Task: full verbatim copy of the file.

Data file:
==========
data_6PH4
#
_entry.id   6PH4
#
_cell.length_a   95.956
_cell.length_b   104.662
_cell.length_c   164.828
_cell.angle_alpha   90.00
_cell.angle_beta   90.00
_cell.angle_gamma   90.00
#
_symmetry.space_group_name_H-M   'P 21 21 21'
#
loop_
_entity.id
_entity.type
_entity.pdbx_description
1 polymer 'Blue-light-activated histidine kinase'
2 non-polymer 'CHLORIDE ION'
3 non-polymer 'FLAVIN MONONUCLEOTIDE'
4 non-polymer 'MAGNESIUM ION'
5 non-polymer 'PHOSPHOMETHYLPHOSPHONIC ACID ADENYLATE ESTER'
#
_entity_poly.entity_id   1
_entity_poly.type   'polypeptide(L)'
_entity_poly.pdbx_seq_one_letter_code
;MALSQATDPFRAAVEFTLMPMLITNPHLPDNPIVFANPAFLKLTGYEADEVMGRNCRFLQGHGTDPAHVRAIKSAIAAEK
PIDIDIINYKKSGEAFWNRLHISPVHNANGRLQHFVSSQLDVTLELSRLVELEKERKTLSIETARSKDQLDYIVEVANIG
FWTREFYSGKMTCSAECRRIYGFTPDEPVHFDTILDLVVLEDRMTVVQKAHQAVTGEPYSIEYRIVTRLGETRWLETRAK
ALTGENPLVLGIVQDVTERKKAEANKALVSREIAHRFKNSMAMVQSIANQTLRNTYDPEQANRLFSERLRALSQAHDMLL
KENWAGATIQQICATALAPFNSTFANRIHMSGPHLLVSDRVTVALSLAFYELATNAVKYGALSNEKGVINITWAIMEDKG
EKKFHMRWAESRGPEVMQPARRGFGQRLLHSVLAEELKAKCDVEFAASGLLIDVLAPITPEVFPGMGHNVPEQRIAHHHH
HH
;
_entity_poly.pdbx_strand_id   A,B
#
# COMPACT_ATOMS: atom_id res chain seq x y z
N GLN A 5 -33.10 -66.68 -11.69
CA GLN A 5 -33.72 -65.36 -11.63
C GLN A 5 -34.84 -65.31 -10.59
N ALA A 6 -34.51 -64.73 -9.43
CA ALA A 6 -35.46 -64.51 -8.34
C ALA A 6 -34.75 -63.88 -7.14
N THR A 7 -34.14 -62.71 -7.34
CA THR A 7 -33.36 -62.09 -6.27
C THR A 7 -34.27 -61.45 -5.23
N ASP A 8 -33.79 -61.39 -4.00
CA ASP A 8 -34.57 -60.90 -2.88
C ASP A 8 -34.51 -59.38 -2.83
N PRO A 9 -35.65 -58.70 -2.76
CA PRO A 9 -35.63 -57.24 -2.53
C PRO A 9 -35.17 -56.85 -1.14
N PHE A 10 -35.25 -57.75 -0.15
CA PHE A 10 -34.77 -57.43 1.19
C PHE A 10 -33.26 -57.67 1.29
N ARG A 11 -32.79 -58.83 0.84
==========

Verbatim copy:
data_6PH4
#
_entry.id   6PH4
#
_cell.length_a   95.956
_cell.length_b   104.662
_cell.length_c   164.828
_cell.angle_alpha   90.00
_cell.angle_beta   90.00
_cell.angle_gamma   90.00
#
_symmetry.space_group_name_H-M   'P 21 21 21'
#
loop_
_entity.id
_entity.type
_entity.pdbx_description
1 polymer 'Blue-light-activated histidine kinase'
2 non-polymer 'CHLORIDE ION'
3 non-polymer 'FLAVIN MONONUCLEOTIDE'
4 non-polymer 'MAGNESIUM ION'
5 non-polymer 'PHOSPHOMETHYLPHOSPHONIC ACID ADENYLATE ESTER'
#
_entity_poly.entity_id   1
_entity_poly.type   'polypeptide(L)'
_entity_poly.pdbx_seq_one_letter_code
;MALSQATDPFRAAVEFTLMPMLITNPHLPDNPIVFANPAFLKLTGYEADEVMGRNCRFLQGHGTDPAHVRAIKSAIAAEK
PIDIDIINYKKSGEAFWNRLHISPVHNANGRLQHFVSSQLDVTLELSRLVELEKERKTLSIETARSKDQLDYIVEVANIG
FWTREFYSGKMTCSAECRRIYGFTPDEPVHFDTILDLVVLEDRMTVVQKAHQAVTGEPYSIEYRIVTRLGETRWLETRAK
ALTGENPLVLGIVQDVTERKKAEANKALVSREIAHRFKNSMAMVQSIANQTLRNTYDPEQANRLFSERLRALSQAHDMLL
KENWAGATIQQICATALAPFNSTFANRIHMSGPHLLVSDRVTVALSLAFYELATNAVKYGALSNEKGVINITWAIMEDKG
EKKFHMRWAESRGPEVMQPARRGFGQRLLHSVLAEELKAKCDVEFAASGLLIDVLAPITPEVFPGMGHNVPEQRIAHHHH
HH
;
_entity_poly.pdbx_strand_id   A,B
#
# COMPACT_ATOMS: atom_id res chain seq x y z
N GLN A 5 -33.10 -66.68 -11.69
CA GLN A 5 -33.72 -65.36 -11.63
C GLN A 5 -34.84 -65.31 -10.59
N ALA A 6 -34.51 -64.73 -9.43
CA ALA A 6 -35.46 -64.51 -8.34
C ALA A 6 -34.75 -63.88 -7.14
N THR A 7 -34.14 -62.71 -7.34
CA THR A 7 -33.36 -62.09 -6.27
C THR A 7 -34.27 -61.45 -5.23
N ASP A 8 -33.79 -61.39 -4.00
CA ASP A 8 -34.57 -60.90 -2.88
C ASP A 8 -34.51 -59.38 -2.83
N PRO A 9 -35.65 -58.70 -2.76
CA PRO A 9 -35.63 -57.24 -2.53
C PRO A 9 -35.17 -56.85 -1.14
N PHE A 10 -35.25 -57.75 -0.15
CA PHE A 10 -34.77 -57.43 1.19
C PHE A 10 -33.26 -57.67 1.29
N ARG A 11 -32.79 -58.83 0.84